We do not teach wisdom in schools. We do not teach reason in schools. Our culture is all about thinking within the box, thinking within the system, a product of capitalism and a focus on wealth and control. When you vote democrat or republican, you’re really just voting for the same thing. We are oppressed by our own culture, too many people are unhappy, too many people wake up with anxiety about the future, and too many people are hungry around the world. This is the byproduct of a broken world structure that is like a rusty, whiny, smoking mechanical contraption built to ooze out a fountain of golden pleasure for the cigar smoking corporate overlord who is profiting off your misery. Life shouldn’t be a competition for anyone, but our society has become too much like a game in order to benefit the few, we waste so much potential energy on a day by day basis, world hunger could be solved in a matter of hours if the world had proper values guiding it.

      My point is this bleeds into our school systems, into people’s minds. We become like a programmable-machine caught in its own illusions instead of a gentle, connected, technologically advanced force of nature. It’s up to us to educate ourselves, and to become reasonable in accordance to ourselves and in respect to the condition of our culture, in respect to the human condition, in order to change it positively. We live in a technologically-inclined children’s playpen, the world is radically absent of any wisdom or a collective value system that doesn’t consider money first. We live in a cultural hegemony, naturally, and this will organically change into a different type of society through revolution.

      The collective consciousness of human kind is not only primitive, but it is easily manipulated and convinced. Don’t believe me? Look throughout history. This will change exponentially overtime as the world gets more connected and economically advanced through the chaotic, now world-wide culturally induced oppression that causes society to progress perpetually towards more advanced states technologically, but more importantly, politically and philosophically. I’m twenty years old. Does it sound like I learned any of this from school?

      • timbazo

        ‘Likely because there is no focus on reasoning skills in school anymore, it’s all about a curriculum of surface knowledge, remembering, reproducing, pretending to care about X topic, writing and figuring out for other people and not yourself.’
        I would put it more succinctly. We now teach children what to think, not how to think.
        Many other readers probably agree. Many of them probably also supported Gove. They should question their views on the latter. Gove was far from alone. However, he was one of the Ministers who have turned education in this country into a machine.

        • rubyduck

          You are joking,

          • Tynam

            He is really not. Ask any teacher.

            Gove did one-size-fits-all “education” – he picked the style of education which would have worked the best for him, personally, and then demanded that nothing else be taught.

            All pupils who are exactly like Michael Gove were very well served by this.

          • Hzle

            I think that’s arguable both ways – but successive governments of all stripes have screwed around with education (Blair & co were the worst culprits for me but long before that)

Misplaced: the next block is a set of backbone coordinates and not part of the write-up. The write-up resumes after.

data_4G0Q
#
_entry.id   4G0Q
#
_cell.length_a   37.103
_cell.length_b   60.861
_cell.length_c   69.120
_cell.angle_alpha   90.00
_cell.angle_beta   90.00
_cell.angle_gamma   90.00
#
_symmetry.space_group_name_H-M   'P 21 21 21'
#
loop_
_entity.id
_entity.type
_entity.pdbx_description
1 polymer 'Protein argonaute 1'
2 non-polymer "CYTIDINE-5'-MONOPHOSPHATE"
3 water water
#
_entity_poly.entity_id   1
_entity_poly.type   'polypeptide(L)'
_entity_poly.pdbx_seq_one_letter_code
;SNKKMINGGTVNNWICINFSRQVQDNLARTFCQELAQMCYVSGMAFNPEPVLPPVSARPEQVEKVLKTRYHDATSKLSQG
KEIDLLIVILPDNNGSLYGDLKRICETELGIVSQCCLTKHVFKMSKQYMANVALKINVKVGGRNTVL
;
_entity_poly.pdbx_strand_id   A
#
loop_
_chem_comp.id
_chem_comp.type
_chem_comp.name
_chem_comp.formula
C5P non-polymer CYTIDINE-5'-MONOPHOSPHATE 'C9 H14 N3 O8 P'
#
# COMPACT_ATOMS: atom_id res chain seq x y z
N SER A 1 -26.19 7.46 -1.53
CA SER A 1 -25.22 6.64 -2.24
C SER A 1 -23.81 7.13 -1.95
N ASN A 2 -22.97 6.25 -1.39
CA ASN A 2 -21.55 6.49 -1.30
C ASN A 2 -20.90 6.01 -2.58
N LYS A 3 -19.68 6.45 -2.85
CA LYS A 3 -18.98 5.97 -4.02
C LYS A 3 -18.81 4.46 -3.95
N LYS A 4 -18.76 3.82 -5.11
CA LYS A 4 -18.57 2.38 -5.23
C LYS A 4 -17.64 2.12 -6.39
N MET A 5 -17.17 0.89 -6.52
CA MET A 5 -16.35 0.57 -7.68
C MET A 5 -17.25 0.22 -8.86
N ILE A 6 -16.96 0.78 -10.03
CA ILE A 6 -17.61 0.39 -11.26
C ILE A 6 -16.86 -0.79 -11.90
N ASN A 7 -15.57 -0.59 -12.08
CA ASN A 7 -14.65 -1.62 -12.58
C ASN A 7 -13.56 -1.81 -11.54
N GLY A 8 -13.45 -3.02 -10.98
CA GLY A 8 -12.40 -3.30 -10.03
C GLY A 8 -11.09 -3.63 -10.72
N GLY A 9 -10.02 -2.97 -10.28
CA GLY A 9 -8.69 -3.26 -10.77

• timbazo

        Short of a revolution, these students will become a new generation of leaders. They will form a self-selecting elite that will claim the right to rule due to their academic qualifications. That’s the frightening reality.

        • Chris Johnson

          Yeah, that’s what they said about Generation Xers. What do we have now? Exactly the same type of leader we had in the 90s.

          They said the same thing about the baby boomers too. What do we have now? The same ultra-conservative jerkoffs that ALWAYS get into power.

          • Wolf

            You call Obama Biden and the mass of liberals, ultra-conservative jerkoffs? I think you need to look back into what makes the difference between liberal ideas and thinking and conservative ideas and thinking. John Wayne thought he was a liberal until he learned what conservatives believed and wanted and found out “Hey, I’m a conservative.”

            Look into your stuff Chris. You are claiming we are being led by the exact opposite of who we actually are being led by.

          • CNN is a State Dept Mouthpiece

            Obama has killed over 4,000 innocents in ten different countries with drones during his term. He’s a war criminal.

          • Wolf

            Yeah, I hate how he leads or rather sacrifices our family and friends in the armed forces too. And I agree that he has no regards for innocent people, only power and control. That’t not a political party thing, that’s a personal and moral thing. And someone like that needs no place even close to any seat of power.

          • ToAd gRoAn

            wouldn’t have been any different with any other person elected. it’s just political theatre. the plutocracy calls the shots. not us. elections are just for show, makes us feel like we have some kind of say. but we don’t. the curtain is going up again soon. places everybody!

          • Tynam

            Yes, he is. Much like pretty much every American president for the last 70 years.

            His innocents-killed count is a lot lower than the last one, though. Not that that’s much of a standard.

          • ToAd gRoAn

            wouldn’t have been any different with any other person elected. it’s just political theatre. the plutocracy calls the shots not us. elections are just for show, makes us feel like we have some kind of say. but we don’t. the curtain is going up again soon. places everybody!

          • Tynam

            OK, you _must_ be American. Only an American could call Obama’s utter conservatism – and right-wing conservatism at that – “liberal”.